As smartphones proliferate, oblivious half-wits are blaring their digital media in public. It’s rude behavior, like spitting on the sidewalk or farting in an elevator.
Concentrated white matter invariably results in better cognitive performance in the kids who stay off screens: they focus better, learn faster, and show greater mental flexibility and creativity.
The horror stories don’t mean that every phone dooms every kid to disaster. Rather, they remind us that different kids handle phones differently at different ages, and all need training.
No other technology company in any industry forces its customers both to pay for its product and for a separate license to the patents contained therein.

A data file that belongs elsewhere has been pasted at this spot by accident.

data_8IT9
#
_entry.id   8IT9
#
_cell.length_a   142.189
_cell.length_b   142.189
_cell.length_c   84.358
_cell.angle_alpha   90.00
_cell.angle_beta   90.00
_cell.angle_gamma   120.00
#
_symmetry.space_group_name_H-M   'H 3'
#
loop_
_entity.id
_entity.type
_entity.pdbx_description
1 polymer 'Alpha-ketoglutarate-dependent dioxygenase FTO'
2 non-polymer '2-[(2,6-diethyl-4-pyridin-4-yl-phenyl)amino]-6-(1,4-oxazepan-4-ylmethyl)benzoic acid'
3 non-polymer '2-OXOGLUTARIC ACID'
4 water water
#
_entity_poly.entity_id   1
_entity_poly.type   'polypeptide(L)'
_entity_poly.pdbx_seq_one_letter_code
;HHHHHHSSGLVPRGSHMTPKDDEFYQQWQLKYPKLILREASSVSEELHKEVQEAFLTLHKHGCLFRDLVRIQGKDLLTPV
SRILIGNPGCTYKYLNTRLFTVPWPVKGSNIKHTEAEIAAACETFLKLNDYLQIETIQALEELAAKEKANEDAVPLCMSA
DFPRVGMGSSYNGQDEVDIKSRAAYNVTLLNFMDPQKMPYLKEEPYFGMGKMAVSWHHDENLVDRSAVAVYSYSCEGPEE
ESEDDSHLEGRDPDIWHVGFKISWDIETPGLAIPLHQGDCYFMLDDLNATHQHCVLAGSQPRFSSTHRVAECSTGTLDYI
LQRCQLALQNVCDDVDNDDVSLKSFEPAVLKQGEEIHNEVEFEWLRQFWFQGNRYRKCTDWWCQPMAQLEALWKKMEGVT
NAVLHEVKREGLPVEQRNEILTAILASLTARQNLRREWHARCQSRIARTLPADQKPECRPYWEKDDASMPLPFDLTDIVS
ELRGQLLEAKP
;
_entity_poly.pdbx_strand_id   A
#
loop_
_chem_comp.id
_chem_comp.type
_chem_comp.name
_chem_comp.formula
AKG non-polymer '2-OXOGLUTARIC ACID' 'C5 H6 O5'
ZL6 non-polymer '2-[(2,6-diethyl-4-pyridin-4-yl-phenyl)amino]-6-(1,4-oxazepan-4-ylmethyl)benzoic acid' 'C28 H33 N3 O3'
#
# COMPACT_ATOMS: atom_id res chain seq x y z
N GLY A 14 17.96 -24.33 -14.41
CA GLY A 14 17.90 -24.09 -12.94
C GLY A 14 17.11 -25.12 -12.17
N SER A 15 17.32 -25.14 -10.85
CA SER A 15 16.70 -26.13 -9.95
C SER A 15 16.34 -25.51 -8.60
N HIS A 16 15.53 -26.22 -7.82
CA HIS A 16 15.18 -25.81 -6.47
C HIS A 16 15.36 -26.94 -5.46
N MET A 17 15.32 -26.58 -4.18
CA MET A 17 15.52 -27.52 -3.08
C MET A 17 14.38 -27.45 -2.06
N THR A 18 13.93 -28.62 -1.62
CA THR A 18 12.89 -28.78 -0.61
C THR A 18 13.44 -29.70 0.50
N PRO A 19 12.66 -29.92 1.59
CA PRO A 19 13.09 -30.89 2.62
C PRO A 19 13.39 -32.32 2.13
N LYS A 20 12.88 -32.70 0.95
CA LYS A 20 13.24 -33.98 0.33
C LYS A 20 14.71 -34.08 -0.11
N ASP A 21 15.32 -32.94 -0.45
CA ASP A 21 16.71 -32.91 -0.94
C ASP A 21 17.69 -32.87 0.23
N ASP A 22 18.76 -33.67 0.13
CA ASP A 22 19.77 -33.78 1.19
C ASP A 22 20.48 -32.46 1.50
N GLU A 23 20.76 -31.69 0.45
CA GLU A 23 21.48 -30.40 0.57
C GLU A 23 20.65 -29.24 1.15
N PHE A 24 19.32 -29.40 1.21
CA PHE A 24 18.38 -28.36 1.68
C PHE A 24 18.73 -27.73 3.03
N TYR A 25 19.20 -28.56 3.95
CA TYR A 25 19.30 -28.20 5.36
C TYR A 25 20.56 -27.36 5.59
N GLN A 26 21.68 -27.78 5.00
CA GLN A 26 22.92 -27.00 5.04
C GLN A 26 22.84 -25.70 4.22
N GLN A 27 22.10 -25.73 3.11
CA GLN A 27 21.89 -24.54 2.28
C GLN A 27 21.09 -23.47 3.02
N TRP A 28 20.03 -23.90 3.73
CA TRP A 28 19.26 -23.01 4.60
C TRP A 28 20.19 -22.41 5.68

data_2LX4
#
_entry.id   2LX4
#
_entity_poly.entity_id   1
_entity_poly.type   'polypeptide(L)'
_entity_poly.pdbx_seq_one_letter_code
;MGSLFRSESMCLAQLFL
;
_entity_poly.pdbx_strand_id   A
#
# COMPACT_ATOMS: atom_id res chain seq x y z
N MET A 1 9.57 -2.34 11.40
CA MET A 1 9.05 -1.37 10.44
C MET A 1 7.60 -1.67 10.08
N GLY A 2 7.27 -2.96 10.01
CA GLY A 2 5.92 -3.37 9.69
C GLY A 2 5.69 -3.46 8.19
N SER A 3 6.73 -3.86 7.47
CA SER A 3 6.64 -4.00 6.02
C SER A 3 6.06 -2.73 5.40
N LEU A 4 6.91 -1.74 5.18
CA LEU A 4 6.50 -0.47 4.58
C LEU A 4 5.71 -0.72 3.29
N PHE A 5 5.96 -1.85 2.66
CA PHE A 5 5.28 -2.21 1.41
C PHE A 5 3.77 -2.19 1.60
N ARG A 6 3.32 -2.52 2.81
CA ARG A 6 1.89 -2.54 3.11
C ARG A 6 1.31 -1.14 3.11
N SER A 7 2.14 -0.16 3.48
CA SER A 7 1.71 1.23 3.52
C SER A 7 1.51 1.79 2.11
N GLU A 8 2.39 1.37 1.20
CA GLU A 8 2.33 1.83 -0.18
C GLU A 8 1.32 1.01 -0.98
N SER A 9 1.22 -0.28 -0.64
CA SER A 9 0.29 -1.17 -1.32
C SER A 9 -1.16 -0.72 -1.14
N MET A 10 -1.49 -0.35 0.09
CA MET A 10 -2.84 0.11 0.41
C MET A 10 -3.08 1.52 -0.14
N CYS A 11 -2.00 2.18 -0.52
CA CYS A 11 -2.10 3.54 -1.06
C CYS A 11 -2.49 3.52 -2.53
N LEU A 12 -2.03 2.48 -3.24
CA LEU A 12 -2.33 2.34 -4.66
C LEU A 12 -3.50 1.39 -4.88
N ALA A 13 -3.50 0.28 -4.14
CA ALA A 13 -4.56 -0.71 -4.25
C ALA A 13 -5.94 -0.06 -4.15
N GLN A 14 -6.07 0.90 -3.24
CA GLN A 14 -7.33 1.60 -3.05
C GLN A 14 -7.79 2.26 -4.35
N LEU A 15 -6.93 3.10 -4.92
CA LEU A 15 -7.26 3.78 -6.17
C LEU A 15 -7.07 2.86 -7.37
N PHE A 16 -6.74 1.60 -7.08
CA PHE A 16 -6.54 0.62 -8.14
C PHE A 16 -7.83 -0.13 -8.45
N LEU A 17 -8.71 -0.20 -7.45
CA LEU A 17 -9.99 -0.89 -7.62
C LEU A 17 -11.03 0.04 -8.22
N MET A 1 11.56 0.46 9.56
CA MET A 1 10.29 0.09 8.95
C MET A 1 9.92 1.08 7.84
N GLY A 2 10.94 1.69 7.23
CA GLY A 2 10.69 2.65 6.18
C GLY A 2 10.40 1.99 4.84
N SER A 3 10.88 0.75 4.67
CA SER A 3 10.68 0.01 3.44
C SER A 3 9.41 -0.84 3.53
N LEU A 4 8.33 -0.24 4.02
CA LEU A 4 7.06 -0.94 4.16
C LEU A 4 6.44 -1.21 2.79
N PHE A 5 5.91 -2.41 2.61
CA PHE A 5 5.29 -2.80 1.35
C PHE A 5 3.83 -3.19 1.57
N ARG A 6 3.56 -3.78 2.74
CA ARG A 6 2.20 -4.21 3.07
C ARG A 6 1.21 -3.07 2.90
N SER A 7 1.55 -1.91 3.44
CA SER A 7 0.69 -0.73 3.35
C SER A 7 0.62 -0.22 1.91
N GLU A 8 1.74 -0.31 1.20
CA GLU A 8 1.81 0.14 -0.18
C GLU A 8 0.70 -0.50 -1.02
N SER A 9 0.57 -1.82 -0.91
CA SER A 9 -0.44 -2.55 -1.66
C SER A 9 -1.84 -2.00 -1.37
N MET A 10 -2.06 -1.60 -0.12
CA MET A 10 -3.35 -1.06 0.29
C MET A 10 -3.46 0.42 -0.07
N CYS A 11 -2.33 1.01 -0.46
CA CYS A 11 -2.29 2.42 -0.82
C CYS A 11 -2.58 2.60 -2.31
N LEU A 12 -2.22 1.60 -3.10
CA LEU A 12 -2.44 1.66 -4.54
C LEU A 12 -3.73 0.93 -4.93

Smartphones may make our lives easier, and some may have their usage under control, but mine was destroying my attention span and ability to focus.
Technological tools parents even a decade ago didn’t possess are empowering us to micromanage our children all the way into adulthood and beyond.
Should government be able to seize your smartphone and other private digital information without a warrant and use it against you?
Rather than incorporating the best innovations, Apple now resorts to intimidating its partners, while locking consumers into their products rather than earning their loyalty.
The sign indicates that large numbers of parents were idling about on their phones all the time. If you live in twenty-first-century America you can instantly confirm this.
As with journalism, scientists have a perverse incentive to warp their findings to garner more clicks, shares, and buzz.
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